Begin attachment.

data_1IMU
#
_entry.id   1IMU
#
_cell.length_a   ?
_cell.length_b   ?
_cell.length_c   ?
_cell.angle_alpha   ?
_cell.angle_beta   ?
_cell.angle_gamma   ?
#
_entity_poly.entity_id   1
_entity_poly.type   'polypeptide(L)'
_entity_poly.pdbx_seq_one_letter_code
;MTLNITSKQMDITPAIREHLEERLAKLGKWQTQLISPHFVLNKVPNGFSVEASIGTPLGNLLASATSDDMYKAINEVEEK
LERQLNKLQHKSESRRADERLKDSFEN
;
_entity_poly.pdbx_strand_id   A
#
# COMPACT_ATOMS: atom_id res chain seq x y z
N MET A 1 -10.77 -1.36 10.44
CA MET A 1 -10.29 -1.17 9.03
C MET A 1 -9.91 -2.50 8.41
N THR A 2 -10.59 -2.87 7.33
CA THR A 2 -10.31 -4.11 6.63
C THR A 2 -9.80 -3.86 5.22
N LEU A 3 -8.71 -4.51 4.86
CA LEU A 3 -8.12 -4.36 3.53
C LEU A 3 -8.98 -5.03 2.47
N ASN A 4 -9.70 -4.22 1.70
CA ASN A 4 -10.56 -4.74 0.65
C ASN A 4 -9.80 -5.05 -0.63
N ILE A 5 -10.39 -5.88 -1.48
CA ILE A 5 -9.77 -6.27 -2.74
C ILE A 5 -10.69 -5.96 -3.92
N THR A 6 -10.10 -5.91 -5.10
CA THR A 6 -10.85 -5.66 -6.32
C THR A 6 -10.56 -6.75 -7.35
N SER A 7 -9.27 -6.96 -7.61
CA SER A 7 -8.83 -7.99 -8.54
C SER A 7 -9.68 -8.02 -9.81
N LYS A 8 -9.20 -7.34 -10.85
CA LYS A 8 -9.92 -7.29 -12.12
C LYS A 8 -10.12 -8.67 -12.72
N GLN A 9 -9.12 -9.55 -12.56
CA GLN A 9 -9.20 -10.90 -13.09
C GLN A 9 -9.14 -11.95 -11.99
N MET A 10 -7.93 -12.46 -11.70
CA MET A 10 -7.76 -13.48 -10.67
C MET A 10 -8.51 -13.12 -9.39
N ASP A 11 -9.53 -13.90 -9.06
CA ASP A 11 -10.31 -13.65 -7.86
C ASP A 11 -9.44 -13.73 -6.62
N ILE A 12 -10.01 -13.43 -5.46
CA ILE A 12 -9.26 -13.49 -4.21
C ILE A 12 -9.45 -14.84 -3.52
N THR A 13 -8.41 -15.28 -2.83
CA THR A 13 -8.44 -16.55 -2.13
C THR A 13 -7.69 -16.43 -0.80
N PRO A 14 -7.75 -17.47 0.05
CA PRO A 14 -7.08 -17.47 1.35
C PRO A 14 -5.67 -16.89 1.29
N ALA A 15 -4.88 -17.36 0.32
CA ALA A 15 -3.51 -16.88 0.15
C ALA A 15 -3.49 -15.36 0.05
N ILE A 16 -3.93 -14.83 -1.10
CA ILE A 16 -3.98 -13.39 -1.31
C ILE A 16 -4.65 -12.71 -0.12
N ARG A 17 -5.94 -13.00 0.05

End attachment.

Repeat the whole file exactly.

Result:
data_1IMU
#
_entry.id   1IMU
#
_cell.length_a   ?
_cell.length_b   ?
_cell.length_c   ?
_cell.angle_alpha   ?
_cell.angle_beta   ?
_cell.angle_gamma   ?
#
_entity_poly.entity_id   1
_entity_poly.type   'polypeptide(L)'
_entity_poly.pdbx_seq_one_letter_code
;MTLNITSKQMDITPAIREHLEERLAKLGKWQTQLISPHFVLNKVPNGFSVEASIGTPLGNLLASATSDDMYKAINEVEEK
LERQLNKLQHKSESRRADERLKDSFEN
;
_entity_poly.pdbx_strand_id   A
#
# COMPACT_ATOMS: atom_id res chain seq x y z
N MET A 1 -10.77 -1.36 10.44
CA MET A 1 -10.29 -1.17 9.03
C MET A 1 -9.91 -2.50 8.41
N THR A 2 -10.59 -2.87 7.33
CA THR A 2 -10.31 -4.11 6.63
C THR A 2 -9.80 -3.86 5.22
N LEU A 3 -8.71 -4.51 4.86
CA LEU A 3 -8.12 -4.36 3.53
C LEU A 3 -8.98 -5.03 2.47
N ASN A 4 -9.70 -4.22 1.70
CA ASN A 4 -10.56 -4.74 0.65
C ASN A 4 -9.80 -5.05 -0.63
N ILE A 5 -10.39 -5.88 -1.48
CA ILE A 5 -9.77 -6.27 -2.74
C ILE A 5 -10.69 -5.96 -3.92
N THR A 6 -10.10 -5.91 -5.10
CA THR A 6 -10.85 -5.66 -6.32
C THR A 6 -10.56 -6.75 -7.35
N SER A 7 -9.27 -6.96 -7.61
CA SER A 7 -8.83 -7.99 -8.54
C SER A 7 -9.68 -8.02 -9.81
N LYS A 8 -9.20 -7.34 -10.85
CA LYS A 8 -9.92 -7.29 -12.12
C LYS A 8 -10.12 -8.67 -12.72
N GLN A 9 -9.12 -9.55 -12.56
CA GLN A 9 -9.20 -10.90 -13.09
C GLN A 9 -9.14 -11.95 -11.99
N MET A 10 -7.93 -12.46 -11.70
CA MET A 10 -7.76 -13.48 -10.67
C MET A 10 -8.51 -13.12 -9.39
N ASP A 11 -9.53 -13.90 -9.06
CA ASP A 11 -10.31 -13.65 -7.86
C ASP A 11 -9.44 -13.73 -6.62
N ILE A 12 -10.01 -13.43 -5.46
CA ILE A 12 -9.26 -13.49 -4.21
C ILE A 12 -9.45 -14.84 -3.52
N THR A 13 -8.41 -15.28 -2.83
CA THR A 13 -8.44 -16.55 -2.13
C THR A 13 -7.69 -16.43 -0.80
N PRO A 14 -7.75 -17.47 0.05
CA PRO A 14 -7.08 -17.47 1.35
C PRO A 14 -5.67 -16.89 1.29
N ALA A 15 -4.88 -17.36 0.32
CA ALA A 15 -3.51 -16.88 0.15
C ALA A 15 -3.49 -15.36 0.05
N ILE A 16 -3.93 -14.83 -1.10
CA ILE A 16 -3.98 -13.39 -1.31
C ILE A 16 -4.65 -12.71 -0.12
N ARG A 17 -5.94 -13.00 0.05